``````benchmarking 2000000 data items
uniq_indexes/1      : 0.449931
uniq_one_by_one/1   : 0.009655
uniq_by_sofs/1      : 0.410562
uniq_by_usort/1     : 0.010609
uniq_by_usort/2     : 0.026661
``````

It even performs worse than `sofs` but it is much better than `sofs` for small collections.

I have also added a benchmark where half of the elements are different and half is unique:

``````uniq_indexes/1      : 0.871175
uniq_one_by_one/1   : 2.727809
uniq_by_sofs/1      : 2.753117
uniq_by_usort/1     : 0.042967
uniq_by_usort/2     : 0.084409
``````

Some basic profiling shows that 1/6 of the time is spent on `add_index`, 2/6 on `take_indexes`, and the rest in the sort operations. Part of the 1/6 can likely be squeezed by reimplementing the initial steps of `usort` to sort and index, and then delegating to the rest to `ufmergel` and `rufmergel`.

4 Likes

Interesting. In the “half/half” case `uniq_indexes` is much faster than the other two. I guess that is because it throws away so many elements in the first sorting pass, so the second sorting pass has much less work to do.

2 Likes

Here is the merging of add_indexed with the first pass of usort in `uniq_indexes`:

``````benchmarking 2000000 data items
uniq_indexes/1      : 0.420352
uniq_one_by_one/1   : 2.808513
uniq_by_sofs/1      : 0.752575
uniq_by_usort/1     : 0.034249
uniq_by_usort/2     : 0.07497
``````

All equal:

``````benchmarking 2000000 data items
uniq_indexes/1      : 0.009649
uniq_one_by_one/1   : 0.00919
uniq_by_sofs/1      : 0.501969
uniq_by_usort/1     : 0.011112
uniq_by_usort/2     : 0.035831
``````

Implementation here (to be added into the lists module as it uses private functions).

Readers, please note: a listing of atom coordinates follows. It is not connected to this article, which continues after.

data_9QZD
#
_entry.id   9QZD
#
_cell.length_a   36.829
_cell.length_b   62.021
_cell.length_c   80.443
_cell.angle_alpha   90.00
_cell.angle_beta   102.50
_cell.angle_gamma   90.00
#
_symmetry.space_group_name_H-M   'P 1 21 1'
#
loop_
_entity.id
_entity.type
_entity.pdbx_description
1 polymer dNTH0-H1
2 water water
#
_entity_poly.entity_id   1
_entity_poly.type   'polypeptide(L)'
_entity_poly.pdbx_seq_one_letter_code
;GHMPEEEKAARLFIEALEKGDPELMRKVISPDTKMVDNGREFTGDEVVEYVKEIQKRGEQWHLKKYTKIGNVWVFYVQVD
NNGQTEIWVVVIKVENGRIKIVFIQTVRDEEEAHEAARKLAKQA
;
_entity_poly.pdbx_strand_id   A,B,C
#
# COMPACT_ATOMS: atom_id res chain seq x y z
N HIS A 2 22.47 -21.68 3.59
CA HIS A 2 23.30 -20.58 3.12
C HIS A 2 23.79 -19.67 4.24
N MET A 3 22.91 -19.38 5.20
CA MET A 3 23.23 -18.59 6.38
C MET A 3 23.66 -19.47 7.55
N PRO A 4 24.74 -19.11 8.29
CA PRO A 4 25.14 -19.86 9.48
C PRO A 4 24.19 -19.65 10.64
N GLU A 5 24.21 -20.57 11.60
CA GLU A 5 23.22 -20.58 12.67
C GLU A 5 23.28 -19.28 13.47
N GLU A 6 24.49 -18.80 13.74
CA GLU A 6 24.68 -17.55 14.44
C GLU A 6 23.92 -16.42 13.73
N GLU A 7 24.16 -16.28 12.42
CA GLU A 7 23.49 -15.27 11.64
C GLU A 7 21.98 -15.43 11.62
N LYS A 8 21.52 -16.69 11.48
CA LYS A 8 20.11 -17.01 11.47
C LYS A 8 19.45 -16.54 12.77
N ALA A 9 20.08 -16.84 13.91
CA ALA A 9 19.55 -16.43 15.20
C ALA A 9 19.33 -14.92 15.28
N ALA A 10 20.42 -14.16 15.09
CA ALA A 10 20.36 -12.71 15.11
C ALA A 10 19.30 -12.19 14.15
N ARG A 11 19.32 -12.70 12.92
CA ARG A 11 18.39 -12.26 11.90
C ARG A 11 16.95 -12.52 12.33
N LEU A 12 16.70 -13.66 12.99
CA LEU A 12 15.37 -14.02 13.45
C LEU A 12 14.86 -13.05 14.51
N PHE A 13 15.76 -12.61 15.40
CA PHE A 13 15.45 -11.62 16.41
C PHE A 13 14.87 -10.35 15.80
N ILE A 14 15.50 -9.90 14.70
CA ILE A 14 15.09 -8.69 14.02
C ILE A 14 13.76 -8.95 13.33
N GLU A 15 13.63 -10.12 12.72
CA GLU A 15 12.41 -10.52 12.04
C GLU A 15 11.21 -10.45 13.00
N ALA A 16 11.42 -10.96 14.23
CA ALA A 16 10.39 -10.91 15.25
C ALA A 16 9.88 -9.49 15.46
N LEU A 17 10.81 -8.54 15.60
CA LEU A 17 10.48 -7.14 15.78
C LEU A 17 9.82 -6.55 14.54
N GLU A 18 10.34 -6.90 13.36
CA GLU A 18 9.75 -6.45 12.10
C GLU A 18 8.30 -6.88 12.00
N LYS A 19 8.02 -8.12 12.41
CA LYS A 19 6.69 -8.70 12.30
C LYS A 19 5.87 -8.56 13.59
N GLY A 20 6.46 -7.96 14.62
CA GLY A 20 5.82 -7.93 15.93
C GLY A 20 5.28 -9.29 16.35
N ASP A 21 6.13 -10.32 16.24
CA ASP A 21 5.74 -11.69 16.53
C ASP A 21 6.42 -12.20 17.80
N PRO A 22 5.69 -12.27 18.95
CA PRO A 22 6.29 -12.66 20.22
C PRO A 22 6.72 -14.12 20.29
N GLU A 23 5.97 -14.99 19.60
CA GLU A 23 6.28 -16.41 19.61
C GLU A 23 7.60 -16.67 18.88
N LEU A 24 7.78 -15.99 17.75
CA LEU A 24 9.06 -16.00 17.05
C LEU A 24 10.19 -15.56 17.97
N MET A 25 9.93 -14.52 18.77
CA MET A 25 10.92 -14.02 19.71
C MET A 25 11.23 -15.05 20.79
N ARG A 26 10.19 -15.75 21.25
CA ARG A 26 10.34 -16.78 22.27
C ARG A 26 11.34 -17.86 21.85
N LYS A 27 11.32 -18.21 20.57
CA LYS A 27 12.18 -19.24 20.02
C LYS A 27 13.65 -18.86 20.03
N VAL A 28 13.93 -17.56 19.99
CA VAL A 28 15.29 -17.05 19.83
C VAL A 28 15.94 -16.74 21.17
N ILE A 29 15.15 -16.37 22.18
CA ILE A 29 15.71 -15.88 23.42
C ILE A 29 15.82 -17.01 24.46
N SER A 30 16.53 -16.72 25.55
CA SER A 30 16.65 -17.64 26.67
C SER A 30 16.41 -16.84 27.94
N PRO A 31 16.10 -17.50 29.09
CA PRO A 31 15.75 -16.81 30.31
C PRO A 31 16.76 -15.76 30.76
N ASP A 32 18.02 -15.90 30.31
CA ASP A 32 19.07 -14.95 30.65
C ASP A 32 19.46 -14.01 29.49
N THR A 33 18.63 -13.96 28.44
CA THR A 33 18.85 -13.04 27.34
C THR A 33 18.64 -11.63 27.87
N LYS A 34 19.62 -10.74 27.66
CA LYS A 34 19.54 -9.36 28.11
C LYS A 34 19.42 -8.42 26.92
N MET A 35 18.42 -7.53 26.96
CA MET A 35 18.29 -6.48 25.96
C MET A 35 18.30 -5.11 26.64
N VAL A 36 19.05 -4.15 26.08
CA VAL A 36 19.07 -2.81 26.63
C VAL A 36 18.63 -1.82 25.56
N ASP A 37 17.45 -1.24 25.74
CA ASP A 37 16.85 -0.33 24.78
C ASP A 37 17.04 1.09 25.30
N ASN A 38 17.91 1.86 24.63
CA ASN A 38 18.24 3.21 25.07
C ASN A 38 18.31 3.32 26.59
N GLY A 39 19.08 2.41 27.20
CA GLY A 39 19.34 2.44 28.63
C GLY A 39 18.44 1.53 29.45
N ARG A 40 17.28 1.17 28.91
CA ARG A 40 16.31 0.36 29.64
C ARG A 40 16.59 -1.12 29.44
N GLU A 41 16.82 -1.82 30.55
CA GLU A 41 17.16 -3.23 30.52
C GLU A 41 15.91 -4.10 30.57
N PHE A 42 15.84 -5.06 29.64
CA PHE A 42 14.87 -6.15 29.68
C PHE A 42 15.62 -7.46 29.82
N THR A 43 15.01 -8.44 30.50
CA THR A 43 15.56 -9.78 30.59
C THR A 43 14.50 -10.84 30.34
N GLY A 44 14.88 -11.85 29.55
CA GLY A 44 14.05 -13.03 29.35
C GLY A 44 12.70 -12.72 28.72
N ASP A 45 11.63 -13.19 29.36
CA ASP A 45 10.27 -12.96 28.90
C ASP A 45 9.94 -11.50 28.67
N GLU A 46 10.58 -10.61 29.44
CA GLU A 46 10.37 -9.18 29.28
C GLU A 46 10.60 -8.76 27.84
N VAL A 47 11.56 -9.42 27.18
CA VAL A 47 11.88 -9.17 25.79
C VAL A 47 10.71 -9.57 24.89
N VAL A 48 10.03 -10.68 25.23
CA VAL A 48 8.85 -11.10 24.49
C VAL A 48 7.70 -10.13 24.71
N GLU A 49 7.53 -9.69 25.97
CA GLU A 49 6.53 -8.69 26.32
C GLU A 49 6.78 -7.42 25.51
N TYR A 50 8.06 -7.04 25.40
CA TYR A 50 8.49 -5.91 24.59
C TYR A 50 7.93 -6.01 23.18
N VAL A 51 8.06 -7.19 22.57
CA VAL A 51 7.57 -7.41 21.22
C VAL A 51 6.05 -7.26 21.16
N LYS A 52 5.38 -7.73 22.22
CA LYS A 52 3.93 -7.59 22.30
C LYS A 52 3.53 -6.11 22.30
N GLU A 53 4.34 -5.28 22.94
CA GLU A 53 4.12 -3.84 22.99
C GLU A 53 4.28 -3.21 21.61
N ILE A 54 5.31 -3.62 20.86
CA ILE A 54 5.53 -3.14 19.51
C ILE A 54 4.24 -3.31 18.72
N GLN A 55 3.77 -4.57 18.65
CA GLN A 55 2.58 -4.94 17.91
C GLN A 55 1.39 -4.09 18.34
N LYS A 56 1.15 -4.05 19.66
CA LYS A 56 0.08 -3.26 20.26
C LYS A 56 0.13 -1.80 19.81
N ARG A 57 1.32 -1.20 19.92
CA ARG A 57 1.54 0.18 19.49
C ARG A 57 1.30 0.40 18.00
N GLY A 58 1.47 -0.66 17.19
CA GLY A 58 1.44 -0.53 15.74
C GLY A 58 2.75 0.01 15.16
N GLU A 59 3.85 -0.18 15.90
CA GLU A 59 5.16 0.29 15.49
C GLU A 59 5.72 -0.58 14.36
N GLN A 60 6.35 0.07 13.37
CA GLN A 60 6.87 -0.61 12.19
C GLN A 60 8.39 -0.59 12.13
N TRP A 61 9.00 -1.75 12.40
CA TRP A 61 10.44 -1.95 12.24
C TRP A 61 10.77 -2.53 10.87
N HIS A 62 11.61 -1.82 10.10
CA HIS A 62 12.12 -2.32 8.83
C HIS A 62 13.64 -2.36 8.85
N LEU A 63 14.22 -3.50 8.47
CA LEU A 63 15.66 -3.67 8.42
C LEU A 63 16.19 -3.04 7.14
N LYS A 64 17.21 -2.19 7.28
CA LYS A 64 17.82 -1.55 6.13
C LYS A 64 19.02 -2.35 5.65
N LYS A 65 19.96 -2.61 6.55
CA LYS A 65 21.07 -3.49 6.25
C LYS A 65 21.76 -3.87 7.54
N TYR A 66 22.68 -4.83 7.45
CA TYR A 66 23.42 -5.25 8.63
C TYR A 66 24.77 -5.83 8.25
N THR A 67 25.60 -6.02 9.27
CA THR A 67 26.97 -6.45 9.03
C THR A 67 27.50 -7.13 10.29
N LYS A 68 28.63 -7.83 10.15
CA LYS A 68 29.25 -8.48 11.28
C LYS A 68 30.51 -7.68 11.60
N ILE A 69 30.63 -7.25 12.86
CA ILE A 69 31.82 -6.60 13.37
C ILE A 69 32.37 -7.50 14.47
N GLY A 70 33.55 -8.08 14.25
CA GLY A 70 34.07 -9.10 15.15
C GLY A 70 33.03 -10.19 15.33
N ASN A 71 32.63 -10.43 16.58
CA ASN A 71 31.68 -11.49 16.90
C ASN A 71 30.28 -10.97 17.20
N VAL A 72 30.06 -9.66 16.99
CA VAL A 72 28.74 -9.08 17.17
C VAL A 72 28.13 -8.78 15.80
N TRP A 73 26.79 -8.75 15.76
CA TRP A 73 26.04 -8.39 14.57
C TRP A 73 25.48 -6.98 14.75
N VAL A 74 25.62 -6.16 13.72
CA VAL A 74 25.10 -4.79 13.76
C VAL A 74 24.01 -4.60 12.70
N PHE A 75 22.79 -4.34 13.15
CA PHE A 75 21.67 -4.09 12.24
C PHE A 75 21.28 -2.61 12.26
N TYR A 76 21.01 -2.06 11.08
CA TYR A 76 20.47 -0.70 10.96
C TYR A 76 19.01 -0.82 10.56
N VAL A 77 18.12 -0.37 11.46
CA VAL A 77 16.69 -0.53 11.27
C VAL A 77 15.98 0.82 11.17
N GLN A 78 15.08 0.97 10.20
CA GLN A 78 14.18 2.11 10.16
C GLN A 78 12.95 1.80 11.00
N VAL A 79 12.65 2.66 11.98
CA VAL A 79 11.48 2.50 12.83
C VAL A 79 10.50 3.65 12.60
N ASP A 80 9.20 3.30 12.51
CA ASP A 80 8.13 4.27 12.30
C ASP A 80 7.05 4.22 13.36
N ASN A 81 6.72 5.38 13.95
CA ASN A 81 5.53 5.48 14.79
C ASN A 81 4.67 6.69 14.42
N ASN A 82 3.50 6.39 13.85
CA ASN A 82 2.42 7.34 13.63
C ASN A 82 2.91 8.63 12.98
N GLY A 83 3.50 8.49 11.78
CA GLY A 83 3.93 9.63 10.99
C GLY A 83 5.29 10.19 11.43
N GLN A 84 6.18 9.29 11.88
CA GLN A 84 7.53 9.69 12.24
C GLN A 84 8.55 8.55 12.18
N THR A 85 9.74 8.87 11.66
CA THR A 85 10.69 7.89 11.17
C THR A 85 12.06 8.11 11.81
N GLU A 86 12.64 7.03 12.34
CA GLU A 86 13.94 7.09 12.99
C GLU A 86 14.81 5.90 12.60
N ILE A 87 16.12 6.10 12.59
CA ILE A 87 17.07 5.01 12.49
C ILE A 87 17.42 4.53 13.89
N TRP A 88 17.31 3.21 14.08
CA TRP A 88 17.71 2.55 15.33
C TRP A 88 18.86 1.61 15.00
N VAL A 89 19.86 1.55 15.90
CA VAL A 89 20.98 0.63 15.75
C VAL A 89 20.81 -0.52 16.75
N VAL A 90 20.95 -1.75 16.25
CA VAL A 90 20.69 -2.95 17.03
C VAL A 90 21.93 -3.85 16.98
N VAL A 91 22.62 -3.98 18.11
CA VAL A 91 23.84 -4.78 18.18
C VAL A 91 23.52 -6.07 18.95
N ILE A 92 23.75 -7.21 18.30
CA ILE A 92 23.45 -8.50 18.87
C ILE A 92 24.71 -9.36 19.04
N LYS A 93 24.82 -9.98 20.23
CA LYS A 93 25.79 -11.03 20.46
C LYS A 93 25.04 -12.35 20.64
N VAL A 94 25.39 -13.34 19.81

``````%% uniq/1

uniq([X, Y | L] = L0) when X < Y ->
case L of
[] ->
L0;
[Z] when X == Z; Y == Z ->
[X, Y];
[Z] ->
[X, Y, Z];
_ ->
uniq_indexed(L0, uisplit_1([X|0], [Y|1], L, [], [], 2))
end;
uniq([X, Y | L] = L0) when X > Y ->
case L of
[] ->
[X, Y];
[Z] when X == Z; Y == Z ->
[X, Y];
[Z] ->
[X, Y, Z];
_ ->
uniq_indexed(L0, uisplit_2([X|0], [Y|1], L, [], [], 2))
end;
uniq([X, _Y | L] = L0) ->
uniq_indexed(L0, uisort_1(X, L, 2));
uniq([X]) ->
[X];
uniq([]) ->
[].

uniq_indexed(L0, Indexed) ->
Sorted = sort(fun([_|A], [_|B]) -> A =< B end, Indexed),
take_indexed(L0, 0, Sorted).

take_indexed([H | T], I, [[_ | I] | Is]) ->
[H | take_indexed(T, I + 1, Is)];
take_indexed([_ | T], I, Is) ->
take_indexed(T, I + 1, Is);
take_indexed([], _I, []) ->
[].

uisort_1(X, [Y | L], I) when X == Y ->
uisort_1(X, L, I + 1);
uisort_1(X, [Y | L], I) when X < Y ->
uisplit_1([X|0], [Y|I], L, [], [], I + 1);
uisort_1(X, [Y | L], I) ->
uisplit_2([X|0], [Y|I], L, [], [], I + 1);
uisort_1(X, [], _I) ->
[[X|0]].

%% This is a version of usort that splits and indexes at once.

uisplit_1(X, Y, [Z | L], R, Rs, I) when Z > hd(Y) ->
uisplit_1(Y, [Z | I], L, [X | R], Rs, I + 1);
uisplit_1(X, Y, [Z | L], R, Rs, I) when Z == hd(Y) ->
uisplit_1(X, Y, L, R, Rs, I + 1);
uisplit_1(X, Y, [Z | L], R, Rs, I) when Z > hd(X) ->